Your dash back to kampung will be dashed, drivers warned


  • Nation
  • Saturday, 23 May 2020

Here’s your ticket: A police officer handing over a summons to a motorist along the highway. — SAMUEL ONG/The Star

PETALING JAYA: The police have set up 149 roadblocks on major routes along state borders across Peninsular Malaysia and stepped up the surveillance of “lorong tikus” or alternative routes to prevent Malaysians from balik kampung to celebrate Hari Raya.

Police have said that there would be no escape for anyone who thinks they have a way to bypass the major roadblocks manned by the police and army.

Penang police deputy chief Deputy Comm Datuk Abdul Aziz Abdul Majid said those who did not have permission for interstate travel would face compounds on the spot and ordered to turn back during the conditional movement control order (MCO).

“My advice is that if you don’t have permission, don’t cross the border, ” he said yesterday.

DCP Abdul Aziz said police would continue to monitor the situation and put up more roadblocks, if necessary, during this period.

“Since we intensified our security at the main entry points, we found that there were motorists who used alternative roads to evade the roadblocks, ” he said, adding that they would not hesitate to take action against those defying the conditional MCO.

The rules, he added, also applied to those flying interstate.

On Thursday, the National Security Council (NSC) imposed a ban on interstate travel after hundreds of people hit the roads nationwide for the balik kampung rush while others queued at police stations to request for permission to travel.

“All district police have been told to step up their dragnet on possible alternative routes.

“More surveillance and monitoring would be carried out to stop anyone from crossing the state borders.

“Even if some of them managed to sneak back home for Hari Raya, they are unlikely to escape the police on their return leg or along other interstate borders, ” a police official said.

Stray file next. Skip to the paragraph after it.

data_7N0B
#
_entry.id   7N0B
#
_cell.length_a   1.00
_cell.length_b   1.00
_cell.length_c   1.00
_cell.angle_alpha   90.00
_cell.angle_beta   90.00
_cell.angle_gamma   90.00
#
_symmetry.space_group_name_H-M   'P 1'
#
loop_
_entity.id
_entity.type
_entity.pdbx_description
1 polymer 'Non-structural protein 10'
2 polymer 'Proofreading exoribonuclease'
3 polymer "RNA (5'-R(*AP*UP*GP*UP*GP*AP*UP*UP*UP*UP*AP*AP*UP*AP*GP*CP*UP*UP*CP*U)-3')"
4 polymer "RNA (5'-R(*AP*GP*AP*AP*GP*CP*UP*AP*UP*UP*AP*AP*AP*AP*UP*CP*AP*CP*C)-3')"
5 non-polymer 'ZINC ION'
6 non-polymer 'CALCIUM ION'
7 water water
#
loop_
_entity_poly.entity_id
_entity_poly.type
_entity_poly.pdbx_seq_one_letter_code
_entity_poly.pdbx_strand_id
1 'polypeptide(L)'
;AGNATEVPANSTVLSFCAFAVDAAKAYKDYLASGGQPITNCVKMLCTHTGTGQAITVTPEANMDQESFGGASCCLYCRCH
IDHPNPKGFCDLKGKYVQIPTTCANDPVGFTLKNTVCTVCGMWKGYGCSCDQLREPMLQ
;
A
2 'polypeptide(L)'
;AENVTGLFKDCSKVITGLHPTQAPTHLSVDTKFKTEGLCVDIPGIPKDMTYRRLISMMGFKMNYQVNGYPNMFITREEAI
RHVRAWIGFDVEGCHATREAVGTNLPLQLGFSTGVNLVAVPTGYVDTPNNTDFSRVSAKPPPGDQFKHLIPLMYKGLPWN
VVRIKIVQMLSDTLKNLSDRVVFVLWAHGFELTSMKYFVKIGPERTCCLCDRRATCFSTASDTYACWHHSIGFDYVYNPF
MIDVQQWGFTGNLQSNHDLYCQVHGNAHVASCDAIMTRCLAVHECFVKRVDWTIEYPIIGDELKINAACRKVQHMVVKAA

Therefore, he added, motorists should not waste their time trying to figure out the alternative routes to beat the travel ban.

He said police were also looking at imposing heavier punishment for those who managed to sneak home but got caught on their way back.

The current fine is an on-the-spot RM1,000.

More than 8,000 motorists have been ordered to turn back since Wednesday along the state roads and highways.

The official said the district police located along these borders have also been told to step up their surveillance on the lesser-used state roads and laterite routes to prevent motorists from bypassing the roadblocks, adding that there were four main roadblocks in Melaka and Penang and 14 in Perak.

“The police stations along the borders have also been told to conduct their surveillance until after the Hari Raya celebration.”

Health director-general Datuk Dr Noor Hisham Abdullah has repeatedly expressed his concern over the possibility of a new outbreak which could lead to the rise of positive Covid-19 cases after the Hari Raya celebrations if the public do not comply with the travel ban.

He had told Muslims not to balik kampung, but to stay at home and celebrate in private and avoid visiting each other.

Article type: free
User access status:
   

Did you find this article insightful?

Yes
No

86% readers found this article insightful

Across the site